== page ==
Lizard Squad may have been the Scrooge for millions of gamers, but establishing a brand identity as powerful DDOS attackers allowed them to start making revenue from its commercial "stresser" tool, capable of knocking large platforms offline.
In a new update by security expert Brian Krebs—who has been following the groups actions since December—he claims the stresser tool ran off compromised home routers, without the owner of the router knowing.
Lizard Squad were able to hack a few home routers using default username and password combinations, and then attaching a virus to the router, spreading the attack to even more unsuspecting home routers.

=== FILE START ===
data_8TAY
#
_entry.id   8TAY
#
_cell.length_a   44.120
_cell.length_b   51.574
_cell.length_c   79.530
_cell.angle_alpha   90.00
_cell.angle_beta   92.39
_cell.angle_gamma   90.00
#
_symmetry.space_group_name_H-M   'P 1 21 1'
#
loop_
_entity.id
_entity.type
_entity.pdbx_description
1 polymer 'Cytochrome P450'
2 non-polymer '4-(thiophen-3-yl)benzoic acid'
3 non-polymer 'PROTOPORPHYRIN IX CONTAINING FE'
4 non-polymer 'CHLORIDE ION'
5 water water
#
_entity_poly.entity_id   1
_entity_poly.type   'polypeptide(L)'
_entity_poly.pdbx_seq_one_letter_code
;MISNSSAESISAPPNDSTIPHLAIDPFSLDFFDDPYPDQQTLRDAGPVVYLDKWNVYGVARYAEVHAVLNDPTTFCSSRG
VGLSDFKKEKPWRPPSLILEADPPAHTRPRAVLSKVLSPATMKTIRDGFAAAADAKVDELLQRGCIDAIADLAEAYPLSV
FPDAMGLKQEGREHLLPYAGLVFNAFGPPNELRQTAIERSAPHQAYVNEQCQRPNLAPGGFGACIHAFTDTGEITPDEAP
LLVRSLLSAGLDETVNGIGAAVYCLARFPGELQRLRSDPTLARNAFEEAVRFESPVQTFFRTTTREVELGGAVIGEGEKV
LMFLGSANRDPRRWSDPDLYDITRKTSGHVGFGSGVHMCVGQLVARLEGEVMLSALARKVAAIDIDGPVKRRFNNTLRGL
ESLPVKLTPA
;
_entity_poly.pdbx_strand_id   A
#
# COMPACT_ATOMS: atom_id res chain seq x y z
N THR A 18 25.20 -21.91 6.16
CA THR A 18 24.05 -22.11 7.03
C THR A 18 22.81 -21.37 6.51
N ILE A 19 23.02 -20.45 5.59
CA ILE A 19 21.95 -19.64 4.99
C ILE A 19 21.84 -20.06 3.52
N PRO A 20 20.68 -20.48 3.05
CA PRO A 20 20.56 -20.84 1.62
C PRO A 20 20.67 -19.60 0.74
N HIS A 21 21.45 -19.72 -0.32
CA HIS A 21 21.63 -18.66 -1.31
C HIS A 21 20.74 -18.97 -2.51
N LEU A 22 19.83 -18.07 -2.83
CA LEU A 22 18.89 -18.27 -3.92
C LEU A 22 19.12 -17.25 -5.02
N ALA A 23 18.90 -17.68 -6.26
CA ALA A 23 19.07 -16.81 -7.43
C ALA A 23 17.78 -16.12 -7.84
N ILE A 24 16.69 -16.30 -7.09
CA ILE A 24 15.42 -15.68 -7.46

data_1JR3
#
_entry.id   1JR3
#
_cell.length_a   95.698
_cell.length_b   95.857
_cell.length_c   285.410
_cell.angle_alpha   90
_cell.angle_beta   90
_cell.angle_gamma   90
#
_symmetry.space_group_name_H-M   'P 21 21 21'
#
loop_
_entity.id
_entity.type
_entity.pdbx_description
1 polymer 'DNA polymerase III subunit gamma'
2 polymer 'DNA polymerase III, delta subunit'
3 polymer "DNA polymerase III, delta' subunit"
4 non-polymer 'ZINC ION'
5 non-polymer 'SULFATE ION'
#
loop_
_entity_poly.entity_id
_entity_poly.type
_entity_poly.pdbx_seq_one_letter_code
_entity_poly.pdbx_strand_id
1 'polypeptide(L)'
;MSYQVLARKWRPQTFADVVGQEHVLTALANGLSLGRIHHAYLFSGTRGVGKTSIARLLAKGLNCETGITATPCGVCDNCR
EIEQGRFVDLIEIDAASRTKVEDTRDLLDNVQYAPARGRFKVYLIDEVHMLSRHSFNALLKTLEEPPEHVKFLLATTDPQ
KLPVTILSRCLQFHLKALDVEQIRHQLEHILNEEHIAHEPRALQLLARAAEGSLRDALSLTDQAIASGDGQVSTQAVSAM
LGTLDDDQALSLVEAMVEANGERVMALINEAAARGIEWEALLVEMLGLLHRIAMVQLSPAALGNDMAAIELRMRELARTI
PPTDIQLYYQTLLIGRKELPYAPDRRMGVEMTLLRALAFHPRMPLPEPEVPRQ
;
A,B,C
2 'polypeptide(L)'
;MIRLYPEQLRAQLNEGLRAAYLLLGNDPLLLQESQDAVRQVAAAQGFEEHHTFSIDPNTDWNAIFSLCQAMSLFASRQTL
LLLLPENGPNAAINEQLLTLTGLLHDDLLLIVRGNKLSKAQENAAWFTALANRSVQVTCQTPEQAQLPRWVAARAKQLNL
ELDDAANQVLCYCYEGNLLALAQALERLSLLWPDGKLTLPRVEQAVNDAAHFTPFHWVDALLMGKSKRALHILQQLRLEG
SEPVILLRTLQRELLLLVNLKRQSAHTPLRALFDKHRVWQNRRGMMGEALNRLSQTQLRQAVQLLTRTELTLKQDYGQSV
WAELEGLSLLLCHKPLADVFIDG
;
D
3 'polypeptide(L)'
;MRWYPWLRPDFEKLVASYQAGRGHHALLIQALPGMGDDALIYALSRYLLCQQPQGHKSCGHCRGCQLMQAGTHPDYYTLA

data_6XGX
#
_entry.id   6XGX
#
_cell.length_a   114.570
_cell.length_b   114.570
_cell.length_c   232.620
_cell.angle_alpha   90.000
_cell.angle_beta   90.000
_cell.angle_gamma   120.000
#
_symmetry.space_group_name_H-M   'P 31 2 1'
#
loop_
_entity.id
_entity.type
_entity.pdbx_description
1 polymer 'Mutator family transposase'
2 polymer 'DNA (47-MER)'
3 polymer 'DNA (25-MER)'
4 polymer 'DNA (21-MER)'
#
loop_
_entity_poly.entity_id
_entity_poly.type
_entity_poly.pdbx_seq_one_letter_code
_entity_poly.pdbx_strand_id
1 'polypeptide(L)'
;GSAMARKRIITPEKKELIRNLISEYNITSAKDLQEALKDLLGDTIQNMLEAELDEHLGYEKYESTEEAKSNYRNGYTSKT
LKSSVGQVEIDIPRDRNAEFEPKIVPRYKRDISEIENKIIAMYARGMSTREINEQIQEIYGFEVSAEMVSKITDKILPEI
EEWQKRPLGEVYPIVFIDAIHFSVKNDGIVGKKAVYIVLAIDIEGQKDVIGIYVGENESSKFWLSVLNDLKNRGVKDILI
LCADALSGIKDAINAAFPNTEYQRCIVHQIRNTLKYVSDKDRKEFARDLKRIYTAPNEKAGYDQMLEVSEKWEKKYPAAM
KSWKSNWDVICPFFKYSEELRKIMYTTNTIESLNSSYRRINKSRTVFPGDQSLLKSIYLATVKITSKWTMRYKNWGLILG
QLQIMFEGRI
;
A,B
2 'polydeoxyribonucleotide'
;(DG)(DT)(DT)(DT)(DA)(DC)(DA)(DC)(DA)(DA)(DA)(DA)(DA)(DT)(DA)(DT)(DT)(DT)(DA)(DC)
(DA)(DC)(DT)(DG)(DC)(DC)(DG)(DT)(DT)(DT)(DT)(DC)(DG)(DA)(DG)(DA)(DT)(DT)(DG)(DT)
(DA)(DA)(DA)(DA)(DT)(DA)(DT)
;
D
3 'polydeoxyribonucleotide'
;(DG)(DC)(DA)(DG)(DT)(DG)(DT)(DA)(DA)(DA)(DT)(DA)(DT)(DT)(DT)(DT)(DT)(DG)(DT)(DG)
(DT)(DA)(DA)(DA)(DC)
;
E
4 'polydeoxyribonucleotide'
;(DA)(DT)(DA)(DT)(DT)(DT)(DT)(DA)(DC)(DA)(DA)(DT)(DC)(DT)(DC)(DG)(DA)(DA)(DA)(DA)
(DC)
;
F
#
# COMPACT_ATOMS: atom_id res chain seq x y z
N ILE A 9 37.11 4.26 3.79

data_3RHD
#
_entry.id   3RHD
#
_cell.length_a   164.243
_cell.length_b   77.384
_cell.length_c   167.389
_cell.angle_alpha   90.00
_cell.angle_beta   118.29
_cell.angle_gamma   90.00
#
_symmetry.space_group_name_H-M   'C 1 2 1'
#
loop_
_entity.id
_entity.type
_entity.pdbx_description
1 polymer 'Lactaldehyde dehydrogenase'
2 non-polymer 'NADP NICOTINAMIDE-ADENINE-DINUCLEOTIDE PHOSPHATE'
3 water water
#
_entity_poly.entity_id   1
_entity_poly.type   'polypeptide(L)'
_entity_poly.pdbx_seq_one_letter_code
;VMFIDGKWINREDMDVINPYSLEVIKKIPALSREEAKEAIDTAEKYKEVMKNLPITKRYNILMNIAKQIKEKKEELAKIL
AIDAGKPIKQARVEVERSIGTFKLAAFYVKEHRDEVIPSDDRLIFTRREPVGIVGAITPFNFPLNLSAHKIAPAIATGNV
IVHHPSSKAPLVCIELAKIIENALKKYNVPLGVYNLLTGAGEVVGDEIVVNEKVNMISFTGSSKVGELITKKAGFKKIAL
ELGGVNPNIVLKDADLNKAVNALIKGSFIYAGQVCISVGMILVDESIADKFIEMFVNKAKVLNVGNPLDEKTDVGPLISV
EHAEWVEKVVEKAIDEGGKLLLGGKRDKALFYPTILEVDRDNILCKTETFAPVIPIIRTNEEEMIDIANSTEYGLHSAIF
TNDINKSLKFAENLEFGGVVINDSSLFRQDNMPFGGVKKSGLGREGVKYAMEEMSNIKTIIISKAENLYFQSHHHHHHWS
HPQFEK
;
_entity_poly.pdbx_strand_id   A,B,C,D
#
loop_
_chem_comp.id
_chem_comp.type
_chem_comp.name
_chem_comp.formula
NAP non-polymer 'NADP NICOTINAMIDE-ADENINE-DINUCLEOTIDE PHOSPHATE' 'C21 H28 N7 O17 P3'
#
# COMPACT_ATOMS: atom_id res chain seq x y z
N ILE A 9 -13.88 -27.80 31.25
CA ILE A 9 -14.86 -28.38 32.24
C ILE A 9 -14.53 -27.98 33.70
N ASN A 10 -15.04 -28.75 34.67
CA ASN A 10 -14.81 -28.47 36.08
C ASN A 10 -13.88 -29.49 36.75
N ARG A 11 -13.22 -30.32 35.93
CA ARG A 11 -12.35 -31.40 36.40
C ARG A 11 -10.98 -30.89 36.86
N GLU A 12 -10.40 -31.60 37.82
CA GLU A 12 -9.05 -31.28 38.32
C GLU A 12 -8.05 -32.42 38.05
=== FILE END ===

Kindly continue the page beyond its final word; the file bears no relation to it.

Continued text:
The compromised devices would accept any open router connections through telnet, allowing them to access thousands of home routers through the "zombie attacks", giving Lizard Squad more bandwidth to use when attacking servers.
The DDOS stresser tool has only been used once for a prolonged time, on the image board 4chan, knocking servers offline for 8 hours. Lizard Squad took to Twitter to confirm the attack, but deleted the tweet shortly after.
Several security experts have questioned the integrity of Sony and Microsoft's gaming servers, claiming any large scale corporation should have sufficient barriers to block a large DDOS attack, however both Xbox Live and PSN were knocked offline for 14 hours and three days, respectively.
Now that UK authorities have Vincent Omari in custody on PayPal fraud and links to the hacking organisation, and a 17-year old Finnish hacker also linked to the group has been picked up by the FBI, the Lizard Squad may turn down the attacks.